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As a seasoned caver, Programme Manager Richard Webber recounts his involvement in the recent cave rescue in the Brecon Beacons. Reflecting on the successful rescue mission, he draws parallels between rescuers and leadership teams when it comes to the trust needed to stay on course and accomplish shared goals.
Most of you will have seen the news coverage of the recent cave rescue in the Brecon Beacons. I have been a caver for over 20 years, and as a member of the Mendip Cave Rescue organisation, I received an alert to attend the incident in South Wales.
The call came in on Sunday morning and I checked in with the incident response team already onsite near the cave in South Wales. Driving from my home in Hampshire, I prepared my equipment and received a briefing before entering Ogof Ffynnon Ddu at 3am on Monday morning. My contribution to the rescue was part of a large team of well-organised individuals and since then I have been reflecting on what the experience shows about leadership.
A clear goalEvery person involved in a rescue operation knows that the goal is the successful transfer of an injured person from out of the cave, while not causing the casualty or anyone else further injury. With no clear justification, no one would lose a night’s sleep and willingly go underground at 3am to spend nine hours moving a heavy object.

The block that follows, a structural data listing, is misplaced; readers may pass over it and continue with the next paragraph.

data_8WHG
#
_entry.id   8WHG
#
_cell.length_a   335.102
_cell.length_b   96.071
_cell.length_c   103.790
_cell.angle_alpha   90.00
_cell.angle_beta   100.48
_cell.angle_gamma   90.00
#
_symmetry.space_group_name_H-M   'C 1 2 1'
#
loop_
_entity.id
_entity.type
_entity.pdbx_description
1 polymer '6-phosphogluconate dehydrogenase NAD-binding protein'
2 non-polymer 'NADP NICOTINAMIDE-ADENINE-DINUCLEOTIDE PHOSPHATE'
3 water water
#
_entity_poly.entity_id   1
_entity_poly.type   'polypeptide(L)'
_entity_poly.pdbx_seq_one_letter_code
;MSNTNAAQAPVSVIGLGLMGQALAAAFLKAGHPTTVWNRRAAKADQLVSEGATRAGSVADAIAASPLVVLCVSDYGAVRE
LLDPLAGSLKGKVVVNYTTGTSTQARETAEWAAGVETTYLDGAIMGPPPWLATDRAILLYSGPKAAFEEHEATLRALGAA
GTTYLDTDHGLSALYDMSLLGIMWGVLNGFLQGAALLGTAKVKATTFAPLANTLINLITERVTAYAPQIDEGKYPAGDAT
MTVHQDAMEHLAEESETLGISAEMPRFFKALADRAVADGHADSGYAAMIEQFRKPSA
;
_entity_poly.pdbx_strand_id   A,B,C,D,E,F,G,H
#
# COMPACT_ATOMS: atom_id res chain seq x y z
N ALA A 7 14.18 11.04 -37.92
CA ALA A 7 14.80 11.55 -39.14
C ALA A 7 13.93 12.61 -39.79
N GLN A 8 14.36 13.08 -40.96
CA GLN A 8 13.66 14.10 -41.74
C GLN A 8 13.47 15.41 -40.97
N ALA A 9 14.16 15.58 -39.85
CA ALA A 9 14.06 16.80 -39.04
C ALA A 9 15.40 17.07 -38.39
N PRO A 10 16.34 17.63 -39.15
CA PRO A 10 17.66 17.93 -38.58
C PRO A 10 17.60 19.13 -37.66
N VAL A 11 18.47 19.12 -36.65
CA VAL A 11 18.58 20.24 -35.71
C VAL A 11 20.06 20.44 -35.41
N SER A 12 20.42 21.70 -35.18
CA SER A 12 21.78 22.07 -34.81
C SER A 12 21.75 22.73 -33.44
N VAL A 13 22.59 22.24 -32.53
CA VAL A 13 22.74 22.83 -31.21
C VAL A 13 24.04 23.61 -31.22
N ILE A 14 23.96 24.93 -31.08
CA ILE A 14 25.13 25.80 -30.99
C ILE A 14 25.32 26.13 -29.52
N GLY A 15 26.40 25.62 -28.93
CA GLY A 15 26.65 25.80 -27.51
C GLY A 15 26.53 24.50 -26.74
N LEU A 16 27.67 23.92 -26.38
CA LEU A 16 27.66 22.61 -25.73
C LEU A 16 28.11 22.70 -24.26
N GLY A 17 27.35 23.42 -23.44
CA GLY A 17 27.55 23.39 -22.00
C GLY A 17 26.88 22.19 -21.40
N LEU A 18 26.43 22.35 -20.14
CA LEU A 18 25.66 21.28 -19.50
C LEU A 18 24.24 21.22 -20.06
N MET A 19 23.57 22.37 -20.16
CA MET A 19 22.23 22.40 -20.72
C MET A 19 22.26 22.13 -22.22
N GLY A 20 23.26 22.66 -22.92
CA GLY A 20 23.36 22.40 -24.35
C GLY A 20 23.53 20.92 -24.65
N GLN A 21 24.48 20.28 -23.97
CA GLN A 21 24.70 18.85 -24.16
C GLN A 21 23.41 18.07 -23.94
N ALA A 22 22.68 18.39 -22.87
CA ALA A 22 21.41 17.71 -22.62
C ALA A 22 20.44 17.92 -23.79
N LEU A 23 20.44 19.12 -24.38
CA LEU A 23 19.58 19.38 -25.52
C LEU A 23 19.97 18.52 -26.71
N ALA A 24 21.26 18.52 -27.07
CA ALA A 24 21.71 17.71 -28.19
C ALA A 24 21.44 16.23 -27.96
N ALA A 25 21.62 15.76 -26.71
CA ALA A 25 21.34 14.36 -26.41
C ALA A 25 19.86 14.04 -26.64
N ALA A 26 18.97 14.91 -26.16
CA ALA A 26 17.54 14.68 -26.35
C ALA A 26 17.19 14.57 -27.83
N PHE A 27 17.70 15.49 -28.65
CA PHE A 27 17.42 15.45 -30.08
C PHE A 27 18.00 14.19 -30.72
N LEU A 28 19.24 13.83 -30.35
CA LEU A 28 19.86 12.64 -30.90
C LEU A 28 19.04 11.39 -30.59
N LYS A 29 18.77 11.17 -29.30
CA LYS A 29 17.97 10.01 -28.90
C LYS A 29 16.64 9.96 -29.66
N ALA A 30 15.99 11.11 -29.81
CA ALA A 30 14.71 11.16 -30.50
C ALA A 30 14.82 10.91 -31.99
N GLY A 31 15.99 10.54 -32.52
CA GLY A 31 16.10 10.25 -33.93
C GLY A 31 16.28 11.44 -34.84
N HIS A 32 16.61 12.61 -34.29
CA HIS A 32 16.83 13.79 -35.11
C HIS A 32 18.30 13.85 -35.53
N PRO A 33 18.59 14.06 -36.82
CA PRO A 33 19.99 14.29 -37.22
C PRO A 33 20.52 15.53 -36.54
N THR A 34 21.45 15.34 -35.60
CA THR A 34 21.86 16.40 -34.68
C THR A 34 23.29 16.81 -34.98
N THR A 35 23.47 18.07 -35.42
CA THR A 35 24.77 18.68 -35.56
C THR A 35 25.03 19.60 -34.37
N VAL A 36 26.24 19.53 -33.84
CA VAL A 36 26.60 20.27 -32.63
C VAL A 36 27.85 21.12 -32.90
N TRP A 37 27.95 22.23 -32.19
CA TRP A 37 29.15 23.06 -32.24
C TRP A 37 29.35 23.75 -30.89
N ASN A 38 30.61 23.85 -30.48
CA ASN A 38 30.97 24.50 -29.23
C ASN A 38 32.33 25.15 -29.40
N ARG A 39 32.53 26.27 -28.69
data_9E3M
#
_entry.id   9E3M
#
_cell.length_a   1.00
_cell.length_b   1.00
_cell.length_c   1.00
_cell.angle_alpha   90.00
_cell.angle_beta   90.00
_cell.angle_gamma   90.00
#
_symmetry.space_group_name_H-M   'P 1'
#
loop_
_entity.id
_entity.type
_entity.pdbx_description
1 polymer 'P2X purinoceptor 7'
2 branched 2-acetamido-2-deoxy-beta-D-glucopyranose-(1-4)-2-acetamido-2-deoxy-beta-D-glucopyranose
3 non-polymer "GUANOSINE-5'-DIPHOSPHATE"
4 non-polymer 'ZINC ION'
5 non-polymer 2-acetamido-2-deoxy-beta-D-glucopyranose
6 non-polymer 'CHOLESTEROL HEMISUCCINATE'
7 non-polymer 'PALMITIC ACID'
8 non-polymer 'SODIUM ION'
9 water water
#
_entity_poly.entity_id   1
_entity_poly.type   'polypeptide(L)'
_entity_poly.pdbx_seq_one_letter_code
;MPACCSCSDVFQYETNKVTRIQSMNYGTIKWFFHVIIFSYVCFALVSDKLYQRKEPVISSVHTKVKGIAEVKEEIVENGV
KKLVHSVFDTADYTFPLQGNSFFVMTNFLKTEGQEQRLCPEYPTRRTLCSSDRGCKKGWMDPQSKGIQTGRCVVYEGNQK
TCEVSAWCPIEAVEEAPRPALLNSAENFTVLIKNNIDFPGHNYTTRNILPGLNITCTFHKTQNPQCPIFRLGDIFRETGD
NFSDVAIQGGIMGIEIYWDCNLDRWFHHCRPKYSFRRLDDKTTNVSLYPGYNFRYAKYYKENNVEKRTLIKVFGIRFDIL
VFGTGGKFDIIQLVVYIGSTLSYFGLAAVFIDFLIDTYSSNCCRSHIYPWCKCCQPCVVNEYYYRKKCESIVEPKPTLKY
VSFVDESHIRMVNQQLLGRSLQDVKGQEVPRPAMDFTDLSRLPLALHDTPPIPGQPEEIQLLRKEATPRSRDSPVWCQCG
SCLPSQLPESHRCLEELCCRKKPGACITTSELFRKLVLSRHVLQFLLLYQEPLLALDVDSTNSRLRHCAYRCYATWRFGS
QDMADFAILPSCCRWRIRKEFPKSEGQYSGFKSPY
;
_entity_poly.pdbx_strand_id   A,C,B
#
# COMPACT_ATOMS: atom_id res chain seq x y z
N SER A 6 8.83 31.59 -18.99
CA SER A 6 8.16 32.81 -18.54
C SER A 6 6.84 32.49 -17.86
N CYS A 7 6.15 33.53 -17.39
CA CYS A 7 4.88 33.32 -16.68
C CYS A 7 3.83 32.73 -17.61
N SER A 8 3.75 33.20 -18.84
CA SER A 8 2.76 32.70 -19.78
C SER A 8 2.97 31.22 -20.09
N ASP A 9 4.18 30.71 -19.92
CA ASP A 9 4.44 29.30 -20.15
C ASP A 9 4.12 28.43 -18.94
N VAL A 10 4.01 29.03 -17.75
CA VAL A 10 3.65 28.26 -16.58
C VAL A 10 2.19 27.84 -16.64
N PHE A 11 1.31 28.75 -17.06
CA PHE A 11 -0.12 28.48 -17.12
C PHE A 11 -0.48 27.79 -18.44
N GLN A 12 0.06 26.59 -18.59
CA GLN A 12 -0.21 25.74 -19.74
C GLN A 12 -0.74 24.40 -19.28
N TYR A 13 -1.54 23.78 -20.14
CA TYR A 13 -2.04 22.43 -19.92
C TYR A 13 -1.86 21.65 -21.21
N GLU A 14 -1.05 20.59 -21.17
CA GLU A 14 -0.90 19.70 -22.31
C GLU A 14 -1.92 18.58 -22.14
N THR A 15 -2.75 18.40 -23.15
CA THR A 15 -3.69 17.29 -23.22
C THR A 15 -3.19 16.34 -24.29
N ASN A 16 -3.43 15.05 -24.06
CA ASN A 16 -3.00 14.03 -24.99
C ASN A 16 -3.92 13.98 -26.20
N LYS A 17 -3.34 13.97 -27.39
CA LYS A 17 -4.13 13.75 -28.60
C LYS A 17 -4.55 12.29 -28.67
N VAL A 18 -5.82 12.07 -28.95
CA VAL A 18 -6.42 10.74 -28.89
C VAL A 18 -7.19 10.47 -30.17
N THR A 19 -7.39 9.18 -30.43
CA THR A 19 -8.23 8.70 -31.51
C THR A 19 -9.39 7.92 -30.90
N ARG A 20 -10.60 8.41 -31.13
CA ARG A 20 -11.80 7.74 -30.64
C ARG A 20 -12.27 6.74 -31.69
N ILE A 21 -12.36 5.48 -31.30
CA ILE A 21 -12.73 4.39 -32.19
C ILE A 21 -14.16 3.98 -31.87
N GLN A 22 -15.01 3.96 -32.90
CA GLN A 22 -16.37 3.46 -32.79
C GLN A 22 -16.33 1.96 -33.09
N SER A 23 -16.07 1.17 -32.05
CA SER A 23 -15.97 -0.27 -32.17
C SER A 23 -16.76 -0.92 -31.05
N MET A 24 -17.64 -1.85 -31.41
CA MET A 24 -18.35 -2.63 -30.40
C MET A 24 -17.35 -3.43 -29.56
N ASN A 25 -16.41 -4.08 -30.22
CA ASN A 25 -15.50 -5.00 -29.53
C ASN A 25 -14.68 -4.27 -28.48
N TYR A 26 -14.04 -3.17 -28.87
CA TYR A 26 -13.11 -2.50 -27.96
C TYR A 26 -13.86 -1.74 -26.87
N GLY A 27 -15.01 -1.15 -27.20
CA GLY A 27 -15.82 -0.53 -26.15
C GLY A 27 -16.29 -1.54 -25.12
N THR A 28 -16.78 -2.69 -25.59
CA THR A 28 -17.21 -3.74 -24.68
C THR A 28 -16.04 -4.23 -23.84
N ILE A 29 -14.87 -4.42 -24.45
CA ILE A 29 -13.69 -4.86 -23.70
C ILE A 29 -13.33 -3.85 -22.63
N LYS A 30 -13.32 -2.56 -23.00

For me, this illustrates that people will go above and beyond to achieve brilliant things when they know why they’re being asked to do it and agree with the value of the goals.
Clear direction and delegation of roles
The right decisions need to be made quickly and based on available advice (such as the right time to move the casualty or put out the call for further help). Without a clear plan and communication, the rescue would have taken longer, the injured caver would have deteriorated or there could have been further risk of some volunteers becoming injured themselves.
Rescue leaders issue clear instructions on what they want people to do from delivering medication, keeping lines of communication open, carrying the stretcher, and monitoring the time that rescuers are underground. If these roles are not clearly defined, then the operation could resemble chaos. Clear direction without ambiguity is essential, particularly in a pressured situation.
Empowerment and team agility
Despite clear briefings providing precise instructions, it is impossible to cover every eventuality. Although for the first time in a UK cave rescue a system was available which allowed text messages to be transmitted through solid rock, it was not possible to use this equipment at all times, especially in the wet parts of the rescue.
Team leaders and their teams needed to have the remit to react to new circumstances and make quick decisions autonomously, but within the overall constraints of the rescue. Clear direction is needed, but with the ability to empower and set levels of tolerance. This opens opportunities for teams to operate under a management by exception philosophy and deliver output without referring every detail to their management.